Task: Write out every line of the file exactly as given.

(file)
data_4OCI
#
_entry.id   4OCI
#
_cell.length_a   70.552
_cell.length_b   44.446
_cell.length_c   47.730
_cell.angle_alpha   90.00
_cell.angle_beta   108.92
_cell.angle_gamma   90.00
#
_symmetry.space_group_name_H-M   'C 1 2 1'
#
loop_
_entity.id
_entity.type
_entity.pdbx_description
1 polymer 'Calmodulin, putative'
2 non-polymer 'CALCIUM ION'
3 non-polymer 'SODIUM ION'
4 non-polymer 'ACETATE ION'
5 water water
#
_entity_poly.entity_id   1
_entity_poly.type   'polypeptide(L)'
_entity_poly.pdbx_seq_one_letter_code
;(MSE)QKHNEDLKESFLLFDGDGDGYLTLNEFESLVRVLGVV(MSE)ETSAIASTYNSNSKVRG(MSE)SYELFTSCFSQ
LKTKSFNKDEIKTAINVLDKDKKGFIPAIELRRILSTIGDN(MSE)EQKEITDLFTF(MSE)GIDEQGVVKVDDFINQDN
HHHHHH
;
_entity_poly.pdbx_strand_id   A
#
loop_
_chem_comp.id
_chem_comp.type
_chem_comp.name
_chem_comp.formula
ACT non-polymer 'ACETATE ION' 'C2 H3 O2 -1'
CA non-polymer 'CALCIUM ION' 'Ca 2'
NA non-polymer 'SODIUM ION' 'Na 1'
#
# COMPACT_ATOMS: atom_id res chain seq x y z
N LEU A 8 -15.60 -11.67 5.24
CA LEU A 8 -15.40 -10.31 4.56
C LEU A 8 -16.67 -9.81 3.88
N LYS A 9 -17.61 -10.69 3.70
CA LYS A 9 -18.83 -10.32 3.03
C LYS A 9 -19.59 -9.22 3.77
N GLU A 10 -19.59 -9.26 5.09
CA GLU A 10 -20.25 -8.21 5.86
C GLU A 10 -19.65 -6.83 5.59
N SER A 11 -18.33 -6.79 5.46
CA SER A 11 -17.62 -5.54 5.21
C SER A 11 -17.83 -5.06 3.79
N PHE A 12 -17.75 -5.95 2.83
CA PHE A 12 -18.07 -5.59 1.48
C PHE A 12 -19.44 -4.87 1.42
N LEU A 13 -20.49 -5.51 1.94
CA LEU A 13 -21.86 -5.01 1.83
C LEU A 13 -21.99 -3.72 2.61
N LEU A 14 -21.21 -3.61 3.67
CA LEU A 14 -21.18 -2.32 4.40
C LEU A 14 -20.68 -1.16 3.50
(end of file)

data_4OCI
#
_entry.id   4OCI
#
_cell.length_a   70.552
_cell.length_b   44.446
_cell.length_c   47.730
_cell.angle_alpha   90.00
_cell.angle_beta   108.92
_cell.angle_gamma   90.00
#
_symmetry.space_group_name_H-M   'C 1 2 1'
#
loop_
_entity.id
_entity.type
_entity.pdbx_description
1 polymer 'Calmodulin, putative'
2 non-polymer 'CALCIUM ION'
3 non-polymer 'SODIUM ION'
4 non-polymer 'ACETATE ION'
5 water water
#
_entity_poly.entity_id   1
_entity_poly.type   'polypeptide(L)'
_entity_poly.pdbx_seq_one_letter_code
;(MSE)QKHNEDLKESFLLFDGDGDGYLTLNEFESLVRVLGVV(MSE)ETSAIASTYNSNSKVRG(MSE)SYELFTSCFSQ
LKTKSFNKDEIKTAINVLDKDKKGFIPAIELRRILSTIGDN(MSE)EQKEITDLFTF(MSE)GIDEQGVVKVDDFINQDN
HHHHHH
;
_entity_poly.pdbx_strand_id   A
#
loop_
_chem_comp.id
_chem_comp.type
_chem_comp.name
_chem_comp.formula
ACT non-polymer 'ACETATE ION' 'C2 H3 O2 -1'
CA non-polymer 'CALCIUM ION' 'Ca 2'
NA non-polymer 'SODIUM ION' 'Na 1'
#
# COMPACT_ATOMS: atom_id res chain seq x y z
N LEU A 8 -15.60 -11.67 5.24
CA LEU A 8 -15.40 -10.31 4.56
C LEU A 8 -16.67 -9.81 3.88
N LYS A 9 -17.61 -10.69 3.70
CA LYS A 9 -18.83 -10.32 3.03
C LYS A 9 -19.59 -9.22 3.77
N GLU A 10 -19.59 -9.26 5.09
CA GLU A 10 -20.25 -8.21 5.86
C GLU A 10 -19.65 -6.83 5.59
N SER A 11 -18.33 -6.79 5.46
CA SER A 11 -17.62 -5.54 5.21
C SER A 11 -17.83 -5.06 3.79
N PHE A 12 -17.75 -5.95 2.83
CA PHE A 12 -18.07 -5.59 1.48
C PHE A 12 -19.44 -4.87 1.42
N LEU A 13 -20.49 -5.51 1.94
CA LEU A 13 -21.86 -5.01 1.83
C LEU A 13 -21.99 -3.72 2.61
N LEU A 14 -21.21 -3.61 3.67
CA LEU A 14 -21.18 -2.32 4.40
C LEU A 14 -20.68 -1.16 3.50